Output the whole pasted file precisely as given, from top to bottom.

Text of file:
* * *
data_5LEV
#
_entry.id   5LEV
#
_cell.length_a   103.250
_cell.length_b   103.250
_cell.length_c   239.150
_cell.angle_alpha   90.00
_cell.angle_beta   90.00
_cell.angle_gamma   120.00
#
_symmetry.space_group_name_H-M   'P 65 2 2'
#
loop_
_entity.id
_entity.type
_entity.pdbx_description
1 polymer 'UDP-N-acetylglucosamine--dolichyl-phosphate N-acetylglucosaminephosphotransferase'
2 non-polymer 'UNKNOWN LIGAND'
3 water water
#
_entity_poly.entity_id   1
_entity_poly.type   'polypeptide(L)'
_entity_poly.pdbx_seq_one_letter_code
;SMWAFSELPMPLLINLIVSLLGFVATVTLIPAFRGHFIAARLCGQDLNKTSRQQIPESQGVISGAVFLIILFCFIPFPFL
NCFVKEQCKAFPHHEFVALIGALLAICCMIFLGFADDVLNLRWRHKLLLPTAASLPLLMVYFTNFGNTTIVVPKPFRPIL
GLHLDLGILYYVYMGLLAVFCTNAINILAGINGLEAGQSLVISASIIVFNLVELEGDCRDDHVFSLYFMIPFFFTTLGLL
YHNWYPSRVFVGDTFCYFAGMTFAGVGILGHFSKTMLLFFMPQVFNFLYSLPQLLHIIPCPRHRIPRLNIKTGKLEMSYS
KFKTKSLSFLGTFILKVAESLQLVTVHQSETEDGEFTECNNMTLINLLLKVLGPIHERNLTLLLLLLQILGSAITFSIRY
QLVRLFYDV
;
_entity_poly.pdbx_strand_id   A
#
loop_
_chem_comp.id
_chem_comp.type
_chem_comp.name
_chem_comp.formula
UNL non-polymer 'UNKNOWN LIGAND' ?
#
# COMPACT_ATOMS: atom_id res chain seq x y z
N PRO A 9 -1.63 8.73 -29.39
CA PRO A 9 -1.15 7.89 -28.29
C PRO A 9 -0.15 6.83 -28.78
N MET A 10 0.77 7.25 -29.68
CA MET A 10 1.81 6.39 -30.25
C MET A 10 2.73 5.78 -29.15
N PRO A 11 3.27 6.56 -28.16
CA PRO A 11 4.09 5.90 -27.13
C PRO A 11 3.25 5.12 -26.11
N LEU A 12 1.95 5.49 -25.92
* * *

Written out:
data_5LEV
#
_entry.id   5LEV
#
_cell.length_a   103.250
_cell.length_b   103.250
_cell.length_c   239.150
_cell.angle_alpha   90.00
_cell.angle_beta   90.00
_cell.angle_gamma   120.00
#
_symmetry.space_group_name_H-M   'P 65 2 2'
#
loop_
_entity.id
_entity.type
_entity.pdbx_description
1 polymer 'UDP-N-acetylglucosamine--dolichyl-phosphate N-acetylglucosaminephosphotransferase'
2 non-polymer 'UNKNOWN LIGAND'
3 water water
#
_entity_poly.entity_id   1
_entity_poly.type   'polypeptide(L)'
_entity_poly.pdbx_seq_one_letter_code
;SMWAFSELPMPLLINLIVSLLGFVATVTLIPAFRGHFIAARLCGQDLNKTSRQQIPESQGVISGAVFLIILFCFIPFPFL
NCFVKEQCKAFPHHEFVALIGALLAICCMIFLGFADDVLNLRWRHKLLLPTAASLPLLMVYFTNFGNTTIVVPKPFRPIL
GLHLDLGILYYVYMGLLAVFCTNAINILAGINGLEAGQSLVISASIIVFNLVELEGDCRDDHVFSLYFMIPFFFTTLGLL
YHNWYPSRVFVGDTFCYFAGMTFAGVGILGHFSKTMLLFFMPQVFNFLYSLPQLLHIIPCPRHRIPRLNIKTGKLEMSYS
KFKTKSLSFLGTFILKVAESLQLVTVHQSETEDGEFTECNNMTLINLLLKVLGPIHERNLTLLLLLLQILGSAITFSIRY
QLVRLFYDV
;
_entity_poly.pdbx_strand_id   A
#
loop_
_chem_comp.id
_chem_comp.type
_chem_comp.name
_chem_comp.formula
UNL non-polymer 'UNKNOWN LIGAND' ?
#
# COMPACT_ATOMS: atom_id res chain seq x y z
N PRO A 9 -1.63 8.73 -29.39
CA PRO A 9 -1.15 7.89 -28.29
C PRO A 9 -0.15 6.83 -28.78
N MET A 10 0.77 7.25 -29.68
CA MET A 10 1.81 6.39 -30.25
C MET A 10 2.73 5.78 -29.15
N PRO A 11 3.27 6.56 -28.16
CA PRO A 11 4.09 5.90 -27.13
C PRO A 11 3.25 5.12 -26.11
N LEU A 12 1.95 5.49 -25.92